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Alister Chapman

The Easter Rising

Revisiting the defining moment in Ireland's struggle for independence.

This year marked the 100th anniversary of the Easter Rising in Ireland. In April 1916, several hundred Irish nationalists seized buildings in Dublin, declared the country a republic, and fought off British troops for a week. It became the defining moment in Ireland's struggle for independence from Britain. Earlier this year, the Irish government marked the occasion with a military parade, the laying of wreaths to honor those who died, and a reading of the Proclamation of the Irish Republic outside the General Post Office, where Patrick Pearse had first read it on Easter Monday 1916. The sun shone on Easter Day this year, and the commemoration of the Rising raised little controversy.

By contrast, the most important reflection on the occasion of the Rising's 50th anniversary was suppressed. In 1966, Fr. Francis Shaw, professor of early and medieval Irish at University College Dublin, wrote an article on the Rising that his editor deemed too inflammatory for publication. Shaw portrayed the Rising as an ugly page in Irish history, a time when a few extreme nationalists had chosen violence. He flayed Patrick Pearse for likening the Irish to Christ crucified and seeing the bloodshed of war as a beautiful thing. Shaw's article finally appeared in print six years later, and when it did so, he looked prophetic. 1972 turned out to be the bloodiest year of the Troubles in Northern Ireland, with 479 killed.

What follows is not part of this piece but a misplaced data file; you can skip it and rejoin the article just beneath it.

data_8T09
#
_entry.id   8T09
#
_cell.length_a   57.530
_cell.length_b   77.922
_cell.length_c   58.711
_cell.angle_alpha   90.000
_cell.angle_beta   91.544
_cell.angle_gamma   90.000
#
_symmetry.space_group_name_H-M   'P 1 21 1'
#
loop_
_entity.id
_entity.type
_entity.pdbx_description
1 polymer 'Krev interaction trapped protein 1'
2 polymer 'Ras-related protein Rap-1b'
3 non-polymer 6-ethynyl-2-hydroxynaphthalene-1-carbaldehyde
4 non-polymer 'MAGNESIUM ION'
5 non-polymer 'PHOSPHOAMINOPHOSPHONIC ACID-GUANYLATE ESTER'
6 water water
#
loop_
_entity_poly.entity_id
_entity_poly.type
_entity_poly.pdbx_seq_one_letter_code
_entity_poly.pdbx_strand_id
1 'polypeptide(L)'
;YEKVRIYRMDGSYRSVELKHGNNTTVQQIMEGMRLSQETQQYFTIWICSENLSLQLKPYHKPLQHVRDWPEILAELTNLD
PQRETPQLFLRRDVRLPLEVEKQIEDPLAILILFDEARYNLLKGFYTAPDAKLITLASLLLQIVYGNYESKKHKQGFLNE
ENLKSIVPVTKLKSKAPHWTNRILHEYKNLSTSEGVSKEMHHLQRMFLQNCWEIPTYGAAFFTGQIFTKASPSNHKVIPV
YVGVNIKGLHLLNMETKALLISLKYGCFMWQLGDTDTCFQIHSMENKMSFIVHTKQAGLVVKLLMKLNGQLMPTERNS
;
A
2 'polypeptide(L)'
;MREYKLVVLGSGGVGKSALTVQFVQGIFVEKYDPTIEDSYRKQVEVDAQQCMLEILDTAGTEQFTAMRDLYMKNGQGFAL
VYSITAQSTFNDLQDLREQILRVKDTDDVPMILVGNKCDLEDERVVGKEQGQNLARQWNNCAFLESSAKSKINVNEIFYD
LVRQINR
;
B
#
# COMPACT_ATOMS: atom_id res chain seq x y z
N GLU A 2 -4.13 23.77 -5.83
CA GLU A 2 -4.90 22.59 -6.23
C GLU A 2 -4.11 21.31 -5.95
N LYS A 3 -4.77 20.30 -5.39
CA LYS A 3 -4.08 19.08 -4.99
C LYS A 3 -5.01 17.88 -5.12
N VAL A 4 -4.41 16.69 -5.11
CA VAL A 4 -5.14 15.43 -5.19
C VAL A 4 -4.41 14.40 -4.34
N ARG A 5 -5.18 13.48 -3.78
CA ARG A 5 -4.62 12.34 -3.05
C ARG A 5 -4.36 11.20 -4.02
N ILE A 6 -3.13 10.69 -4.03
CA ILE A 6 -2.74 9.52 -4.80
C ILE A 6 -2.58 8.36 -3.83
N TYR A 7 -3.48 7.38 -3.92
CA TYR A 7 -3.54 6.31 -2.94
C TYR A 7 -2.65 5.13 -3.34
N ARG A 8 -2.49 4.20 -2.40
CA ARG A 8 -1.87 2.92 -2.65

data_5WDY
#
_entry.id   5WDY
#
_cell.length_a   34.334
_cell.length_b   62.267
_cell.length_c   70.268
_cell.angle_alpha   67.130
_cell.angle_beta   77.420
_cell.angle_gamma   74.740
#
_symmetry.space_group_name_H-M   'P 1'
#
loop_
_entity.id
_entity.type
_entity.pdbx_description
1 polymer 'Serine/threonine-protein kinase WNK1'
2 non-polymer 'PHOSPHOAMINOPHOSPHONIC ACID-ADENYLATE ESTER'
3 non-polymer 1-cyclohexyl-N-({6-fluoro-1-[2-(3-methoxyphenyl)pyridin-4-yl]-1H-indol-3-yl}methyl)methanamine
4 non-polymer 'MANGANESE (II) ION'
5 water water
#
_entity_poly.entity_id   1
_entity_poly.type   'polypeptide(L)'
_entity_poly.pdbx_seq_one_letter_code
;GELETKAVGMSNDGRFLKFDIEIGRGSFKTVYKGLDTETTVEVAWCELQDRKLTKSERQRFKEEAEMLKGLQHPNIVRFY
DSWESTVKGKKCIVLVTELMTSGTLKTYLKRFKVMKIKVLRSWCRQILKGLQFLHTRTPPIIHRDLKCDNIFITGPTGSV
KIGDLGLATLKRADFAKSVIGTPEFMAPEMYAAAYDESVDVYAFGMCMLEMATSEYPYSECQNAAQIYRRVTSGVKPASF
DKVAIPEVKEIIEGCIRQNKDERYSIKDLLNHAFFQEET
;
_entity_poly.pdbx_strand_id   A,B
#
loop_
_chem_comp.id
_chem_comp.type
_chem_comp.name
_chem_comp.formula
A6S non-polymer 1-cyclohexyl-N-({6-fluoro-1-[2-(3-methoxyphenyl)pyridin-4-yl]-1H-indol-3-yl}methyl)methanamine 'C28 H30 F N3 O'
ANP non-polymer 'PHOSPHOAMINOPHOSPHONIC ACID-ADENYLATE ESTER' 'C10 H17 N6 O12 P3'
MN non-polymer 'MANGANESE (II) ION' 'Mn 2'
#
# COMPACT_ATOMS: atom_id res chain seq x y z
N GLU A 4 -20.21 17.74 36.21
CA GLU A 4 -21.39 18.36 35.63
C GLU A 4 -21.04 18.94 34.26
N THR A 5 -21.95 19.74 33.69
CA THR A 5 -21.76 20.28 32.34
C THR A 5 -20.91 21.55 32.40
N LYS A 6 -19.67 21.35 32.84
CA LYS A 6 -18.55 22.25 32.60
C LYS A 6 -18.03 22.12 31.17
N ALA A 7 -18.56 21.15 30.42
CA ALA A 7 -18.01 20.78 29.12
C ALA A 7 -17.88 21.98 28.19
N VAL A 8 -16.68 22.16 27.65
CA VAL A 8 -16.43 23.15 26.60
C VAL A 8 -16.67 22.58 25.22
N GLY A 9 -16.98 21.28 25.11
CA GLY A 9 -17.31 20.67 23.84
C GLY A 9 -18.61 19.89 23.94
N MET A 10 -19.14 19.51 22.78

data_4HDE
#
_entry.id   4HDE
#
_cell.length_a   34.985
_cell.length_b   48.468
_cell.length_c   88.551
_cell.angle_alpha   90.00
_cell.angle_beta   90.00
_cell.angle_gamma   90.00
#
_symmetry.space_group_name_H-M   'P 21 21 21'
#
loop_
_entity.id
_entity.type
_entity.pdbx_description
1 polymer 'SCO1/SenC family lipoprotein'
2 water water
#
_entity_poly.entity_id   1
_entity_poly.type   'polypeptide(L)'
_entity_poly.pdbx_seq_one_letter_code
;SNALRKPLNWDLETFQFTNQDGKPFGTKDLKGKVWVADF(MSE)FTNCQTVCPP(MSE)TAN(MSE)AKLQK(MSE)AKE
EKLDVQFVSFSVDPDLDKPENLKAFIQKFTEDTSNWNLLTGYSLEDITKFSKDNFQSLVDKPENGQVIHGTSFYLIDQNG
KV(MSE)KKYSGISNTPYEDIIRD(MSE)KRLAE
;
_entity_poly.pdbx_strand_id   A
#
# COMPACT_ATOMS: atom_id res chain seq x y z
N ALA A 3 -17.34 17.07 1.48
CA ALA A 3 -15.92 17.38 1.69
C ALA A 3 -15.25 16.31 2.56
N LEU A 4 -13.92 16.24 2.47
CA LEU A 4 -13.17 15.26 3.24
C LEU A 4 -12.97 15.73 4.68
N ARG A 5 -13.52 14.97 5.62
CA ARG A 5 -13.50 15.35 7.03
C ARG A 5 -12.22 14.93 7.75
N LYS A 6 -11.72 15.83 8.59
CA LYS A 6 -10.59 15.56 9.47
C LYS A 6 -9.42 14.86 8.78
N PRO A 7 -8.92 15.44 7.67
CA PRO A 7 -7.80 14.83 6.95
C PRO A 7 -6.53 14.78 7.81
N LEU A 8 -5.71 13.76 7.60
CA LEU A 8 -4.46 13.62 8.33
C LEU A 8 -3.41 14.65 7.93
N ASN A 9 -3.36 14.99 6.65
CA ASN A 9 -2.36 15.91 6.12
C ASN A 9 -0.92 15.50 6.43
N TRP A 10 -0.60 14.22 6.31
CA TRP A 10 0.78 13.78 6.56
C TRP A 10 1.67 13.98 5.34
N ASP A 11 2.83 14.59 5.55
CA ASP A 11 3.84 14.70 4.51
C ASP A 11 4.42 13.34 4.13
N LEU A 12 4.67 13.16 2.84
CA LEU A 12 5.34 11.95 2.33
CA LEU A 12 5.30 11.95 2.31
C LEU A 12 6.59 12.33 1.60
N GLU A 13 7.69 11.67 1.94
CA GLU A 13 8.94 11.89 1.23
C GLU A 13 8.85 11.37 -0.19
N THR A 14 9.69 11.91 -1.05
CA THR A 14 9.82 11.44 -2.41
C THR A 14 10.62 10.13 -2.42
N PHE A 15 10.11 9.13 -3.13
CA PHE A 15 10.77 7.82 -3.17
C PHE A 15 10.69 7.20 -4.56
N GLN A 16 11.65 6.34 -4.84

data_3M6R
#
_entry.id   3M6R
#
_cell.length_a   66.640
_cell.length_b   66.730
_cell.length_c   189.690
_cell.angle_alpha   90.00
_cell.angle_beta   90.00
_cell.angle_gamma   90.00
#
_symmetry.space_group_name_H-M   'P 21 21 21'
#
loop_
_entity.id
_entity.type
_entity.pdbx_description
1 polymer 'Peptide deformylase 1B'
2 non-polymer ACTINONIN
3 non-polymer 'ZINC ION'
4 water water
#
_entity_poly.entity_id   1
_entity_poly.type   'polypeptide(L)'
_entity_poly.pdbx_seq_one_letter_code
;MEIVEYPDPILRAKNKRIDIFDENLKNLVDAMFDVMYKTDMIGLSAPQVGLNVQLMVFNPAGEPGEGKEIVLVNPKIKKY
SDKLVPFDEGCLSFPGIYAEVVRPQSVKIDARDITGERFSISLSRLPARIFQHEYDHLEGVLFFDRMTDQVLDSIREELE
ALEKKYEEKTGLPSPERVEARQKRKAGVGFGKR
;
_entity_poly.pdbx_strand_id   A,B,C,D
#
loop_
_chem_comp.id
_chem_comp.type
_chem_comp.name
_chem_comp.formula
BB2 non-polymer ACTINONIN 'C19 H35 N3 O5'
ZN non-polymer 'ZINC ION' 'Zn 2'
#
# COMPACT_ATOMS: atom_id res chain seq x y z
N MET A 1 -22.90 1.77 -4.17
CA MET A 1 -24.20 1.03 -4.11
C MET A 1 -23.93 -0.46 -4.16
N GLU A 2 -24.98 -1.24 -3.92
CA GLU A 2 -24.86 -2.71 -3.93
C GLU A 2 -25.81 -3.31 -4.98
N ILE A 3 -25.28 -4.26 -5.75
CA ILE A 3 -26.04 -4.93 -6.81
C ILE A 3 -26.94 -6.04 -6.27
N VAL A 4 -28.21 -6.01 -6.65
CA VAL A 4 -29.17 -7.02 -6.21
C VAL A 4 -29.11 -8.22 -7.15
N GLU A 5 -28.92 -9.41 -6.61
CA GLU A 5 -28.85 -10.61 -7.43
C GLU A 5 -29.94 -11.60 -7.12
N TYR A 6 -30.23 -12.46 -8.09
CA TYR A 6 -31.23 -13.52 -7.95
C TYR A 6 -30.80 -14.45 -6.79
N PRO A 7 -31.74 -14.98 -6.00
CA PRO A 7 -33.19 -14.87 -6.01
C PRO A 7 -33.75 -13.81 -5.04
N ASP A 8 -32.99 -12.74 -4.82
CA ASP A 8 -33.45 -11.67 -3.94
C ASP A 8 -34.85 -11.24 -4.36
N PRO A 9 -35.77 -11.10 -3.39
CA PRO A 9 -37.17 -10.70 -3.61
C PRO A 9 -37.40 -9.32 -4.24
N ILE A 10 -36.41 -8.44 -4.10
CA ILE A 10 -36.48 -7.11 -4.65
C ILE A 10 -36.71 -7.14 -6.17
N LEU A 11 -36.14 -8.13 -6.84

Shaw said what many already knew: that the Easter Rising was as troubling as it was heroic. Shaw blamed the Rising for the partition of Ireland into North and South, the civil war of 1922-23, and the awful belief that an unelected, armed minority could act to shape the island's story. It's easier to talk about the Rising if you don't know too much. Those who write about it must choose how much to disturb their readers. Some of the books published to mark the centenary tell readers what they want to hear. Others are much more unsettling. W. B. Yeats saw this tension soon after ...

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